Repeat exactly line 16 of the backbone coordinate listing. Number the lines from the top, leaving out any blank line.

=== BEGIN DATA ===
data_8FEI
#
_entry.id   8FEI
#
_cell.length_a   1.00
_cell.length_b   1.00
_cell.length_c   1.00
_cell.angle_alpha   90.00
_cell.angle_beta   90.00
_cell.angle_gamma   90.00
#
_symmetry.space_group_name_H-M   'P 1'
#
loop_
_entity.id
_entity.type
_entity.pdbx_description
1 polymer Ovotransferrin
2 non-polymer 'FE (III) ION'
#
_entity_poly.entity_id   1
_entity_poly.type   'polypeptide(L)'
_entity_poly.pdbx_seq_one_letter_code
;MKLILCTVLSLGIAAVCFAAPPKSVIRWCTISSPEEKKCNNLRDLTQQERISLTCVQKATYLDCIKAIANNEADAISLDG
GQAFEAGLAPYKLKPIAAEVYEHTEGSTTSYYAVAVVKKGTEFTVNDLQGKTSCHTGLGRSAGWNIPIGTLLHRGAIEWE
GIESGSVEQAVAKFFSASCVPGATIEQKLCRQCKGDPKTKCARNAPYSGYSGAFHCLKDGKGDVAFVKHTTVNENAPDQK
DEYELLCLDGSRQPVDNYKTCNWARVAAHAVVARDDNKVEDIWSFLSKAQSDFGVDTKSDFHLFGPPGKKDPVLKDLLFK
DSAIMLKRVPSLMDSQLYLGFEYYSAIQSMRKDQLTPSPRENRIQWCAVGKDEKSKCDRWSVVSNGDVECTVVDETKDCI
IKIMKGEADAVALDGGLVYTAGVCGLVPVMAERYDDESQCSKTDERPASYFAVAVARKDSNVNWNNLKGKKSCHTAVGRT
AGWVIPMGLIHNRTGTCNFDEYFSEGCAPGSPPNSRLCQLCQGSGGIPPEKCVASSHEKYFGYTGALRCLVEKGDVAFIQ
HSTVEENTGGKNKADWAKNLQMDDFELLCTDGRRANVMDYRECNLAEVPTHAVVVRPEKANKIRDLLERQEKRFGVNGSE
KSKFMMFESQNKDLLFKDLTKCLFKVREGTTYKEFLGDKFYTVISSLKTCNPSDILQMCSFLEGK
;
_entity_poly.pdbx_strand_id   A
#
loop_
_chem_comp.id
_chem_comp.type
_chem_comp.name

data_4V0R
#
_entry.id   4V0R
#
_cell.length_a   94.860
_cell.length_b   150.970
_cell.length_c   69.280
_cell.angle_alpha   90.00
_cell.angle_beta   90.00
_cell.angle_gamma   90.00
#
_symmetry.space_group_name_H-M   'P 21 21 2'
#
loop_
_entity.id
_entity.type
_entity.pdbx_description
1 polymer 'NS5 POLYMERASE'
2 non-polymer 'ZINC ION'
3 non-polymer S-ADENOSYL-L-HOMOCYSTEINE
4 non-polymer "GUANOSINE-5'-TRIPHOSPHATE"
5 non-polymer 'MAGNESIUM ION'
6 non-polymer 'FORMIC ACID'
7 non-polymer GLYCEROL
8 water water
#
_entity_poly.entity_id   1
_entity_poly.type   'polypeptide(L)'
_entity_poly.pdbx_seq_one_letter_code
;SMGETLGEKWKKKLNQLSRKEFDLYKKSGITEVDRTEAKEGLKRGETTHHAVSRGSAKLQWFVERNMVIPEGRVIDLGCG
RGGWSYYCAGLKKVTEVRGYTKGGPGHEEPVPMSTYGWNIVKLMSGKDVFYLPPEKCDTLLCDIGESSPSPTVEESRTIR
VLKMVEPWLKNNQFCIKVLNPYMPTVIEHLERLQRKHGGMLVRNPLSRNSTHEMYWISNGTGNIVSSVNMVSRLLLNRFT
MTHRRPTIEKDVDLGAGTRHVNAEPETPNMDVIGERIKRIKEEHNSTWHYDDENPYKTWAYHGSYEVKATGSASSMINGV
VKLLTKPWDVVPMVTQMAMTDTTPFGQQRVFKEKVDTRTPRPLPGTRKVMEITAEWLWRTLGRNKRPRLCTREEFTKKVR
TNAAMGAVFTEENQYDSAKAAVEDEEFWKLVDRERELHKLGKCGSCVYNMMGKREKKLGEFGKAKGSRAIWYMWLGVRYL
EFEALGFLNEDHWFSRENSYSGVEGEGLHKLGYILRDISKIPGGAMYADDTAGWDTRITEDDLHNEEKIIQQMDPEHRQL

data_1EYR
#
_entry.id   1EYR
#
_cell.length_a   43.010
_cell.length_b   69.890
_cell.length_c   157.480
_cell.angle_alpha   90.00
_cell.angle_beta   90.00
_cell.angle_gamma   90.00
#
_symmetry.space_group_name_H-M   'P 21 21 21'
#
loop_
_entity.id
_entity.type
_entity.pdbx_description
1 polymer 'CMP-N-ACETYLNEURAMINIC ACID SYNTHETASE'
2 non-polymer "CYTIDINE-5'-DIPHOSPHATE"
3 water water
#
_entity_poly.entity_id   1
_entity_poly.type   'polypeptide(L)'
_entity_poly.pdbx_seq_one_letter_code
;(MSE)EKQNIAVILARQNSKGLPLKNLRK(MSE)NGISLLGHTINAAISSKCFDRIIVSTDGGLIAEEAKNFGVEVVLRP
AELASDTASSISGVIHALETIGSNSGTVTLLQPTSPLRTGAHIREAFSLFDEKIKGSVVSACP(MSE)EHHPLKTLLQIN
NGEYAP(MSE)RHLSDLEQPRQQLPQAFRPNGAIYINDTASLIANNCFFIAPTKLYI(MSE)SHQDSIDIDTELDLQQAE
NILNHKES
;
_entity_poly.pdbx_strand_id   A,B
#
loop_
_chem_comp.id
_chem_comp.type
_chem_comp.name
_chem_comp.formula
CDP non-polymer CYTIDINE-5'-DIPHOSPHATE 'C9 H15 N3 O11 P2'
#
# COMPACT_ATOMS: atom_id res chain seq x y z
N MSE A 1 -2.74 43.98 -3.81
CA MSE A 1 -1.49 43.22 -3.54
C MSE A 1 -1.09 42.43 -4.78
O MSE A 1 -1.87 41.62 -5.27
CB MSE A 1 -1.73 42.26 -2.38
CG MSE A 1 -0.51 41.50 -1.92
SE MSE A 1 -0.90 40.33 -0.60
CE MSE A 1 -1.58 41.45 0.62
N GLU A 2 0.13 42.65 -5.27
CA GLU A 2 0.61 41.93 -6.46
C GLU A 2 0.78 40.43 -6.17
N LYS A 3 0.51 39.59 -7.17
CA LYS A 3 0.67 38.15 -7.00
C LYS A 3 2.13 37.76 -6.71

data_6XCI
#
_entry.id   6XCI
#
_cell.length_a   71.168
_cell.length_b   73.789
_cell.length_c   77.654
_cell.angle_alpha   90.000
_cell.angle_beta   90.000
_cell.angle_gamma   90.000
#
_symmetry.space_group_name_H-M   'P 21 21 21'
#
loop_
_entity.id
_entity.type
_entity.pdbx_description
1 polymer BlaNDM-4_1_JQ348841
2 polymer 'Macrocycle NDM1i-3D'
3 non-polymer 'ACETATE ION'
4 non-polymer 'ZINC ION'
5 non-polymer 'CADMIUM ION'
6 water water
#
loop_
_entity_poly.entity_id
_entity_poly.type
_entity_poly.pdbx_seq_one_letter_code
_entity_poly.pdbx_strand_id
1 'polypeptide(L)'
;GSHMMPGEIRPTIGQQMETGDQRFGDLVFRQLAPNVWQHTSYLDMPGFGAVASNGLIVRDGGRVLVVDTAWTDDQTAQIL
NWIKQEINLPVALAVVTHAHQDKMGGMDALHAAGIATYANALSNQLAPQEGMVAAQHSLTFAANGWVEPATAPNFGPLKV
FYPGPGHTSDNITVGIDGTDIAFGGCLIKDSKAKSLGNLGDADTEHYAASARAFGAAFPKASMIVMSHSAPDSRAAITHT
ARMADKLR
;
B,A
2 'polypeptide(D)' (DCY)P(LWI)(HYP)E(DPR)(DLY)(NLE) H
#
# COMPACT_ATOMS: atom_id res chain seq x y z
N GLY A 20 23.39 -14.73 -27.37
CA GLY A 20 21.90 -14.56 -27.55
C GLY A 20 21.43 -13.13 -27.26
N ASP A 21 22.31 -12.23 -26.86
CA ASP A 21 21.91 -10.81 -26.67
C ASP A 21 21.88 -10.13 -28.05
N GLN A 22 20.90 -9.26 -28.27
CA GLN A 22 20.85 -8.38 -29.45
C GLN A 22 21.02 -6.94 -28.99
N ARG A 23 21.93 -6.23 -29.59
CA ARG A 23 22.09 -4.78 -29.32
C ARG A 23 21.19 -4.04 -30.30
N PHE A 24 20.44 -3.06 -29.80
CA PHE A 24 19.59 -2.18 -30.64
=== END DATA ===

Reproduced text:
_entity.type